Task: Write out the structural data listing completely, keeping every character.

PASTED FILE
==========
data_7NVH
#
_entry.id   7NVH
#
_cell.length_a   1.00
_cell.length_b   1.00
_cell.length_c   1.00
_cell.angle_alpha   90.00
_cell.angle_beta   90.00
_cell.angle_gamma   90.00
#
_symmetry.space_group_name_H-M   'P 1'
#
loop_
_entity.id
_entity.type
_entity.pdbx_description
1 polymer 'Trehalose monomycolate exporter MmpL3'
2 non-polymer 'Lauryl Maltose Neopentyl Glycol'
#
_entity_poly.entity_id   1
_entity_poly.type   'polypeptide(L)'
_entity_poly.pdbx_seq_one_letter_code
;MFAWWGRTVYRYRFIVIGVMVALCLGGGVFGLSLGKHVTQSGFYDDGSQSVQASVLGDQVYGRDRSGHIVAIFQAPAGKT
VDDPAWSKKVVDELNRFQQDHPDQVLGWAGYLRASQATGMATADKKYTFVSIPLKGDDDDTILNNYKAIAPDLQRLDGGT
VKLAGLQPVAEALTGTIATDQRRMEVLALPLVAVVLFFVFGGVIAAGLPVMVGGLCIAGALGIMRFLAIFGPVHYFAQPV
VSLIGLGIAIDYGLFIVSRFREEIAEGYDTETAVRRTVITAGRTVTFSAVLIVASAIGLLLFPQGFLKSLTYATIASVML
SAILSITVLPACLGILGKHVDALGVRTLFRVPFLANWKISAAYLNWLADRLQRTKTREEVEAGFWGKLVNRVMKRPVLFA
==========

data_7NVH
#
_entry.id   7NVH
#
_cell.length_a   1.00
_cell.length_b   1.00
_cell.length_c   1.00
_cell.angle_alpha   90.00
_cell.angle_beta   90.00
_cell.angle_gamma   90.00
#
_symmetry.space_group_name_H-M   'P 1'
#
loop_
_entity.id
_entity.type
_entity.pdbx_description
1 polymer 'Trehalose monomycolate exporter MmpL3'
2 non-polymer 'Lauryl Maltose Neopentyl Glycol'
#
_entity_poly.entity_id   1
_entity_poly.type   'polypeptide(L)'
_entity_poly.pdbx_seq_one_letter_code
;MFAWWGRTVYRYRFIVIGVMVALCLGGGVFGLSLGKHVTQSGFYDDGSQSVQASVLGDQVYGRDRSGHIVAIFQAPAGKT
VDDPAWSKKVVDELNRFQQDHPDQVLGWAGYLRASQATGMATADKKYTFVSIPLKGDDDDTILNNYKAIAPDLQRLDGGT
VKLAGLQPVAEALTGTIATDQRRMEVLALPLVAVVLFFVFGGVIAAGLPVMVGGLCIAGALGIMRFLAIFGPVHYFAQPV
VSLIGLGIAIDYGLFIVSRFREEIAEGYDTETAVRRTVITAGRTVTFSAVLIVASAIGLLLFPQGFLKSLTYATIASVML
SAILSITVLPACLGILGKHVDALGVRTLFRVPFLANWKISAAYLNWLADRLQRTKTREEVEAGFWGKLVNRVMKRPVLFA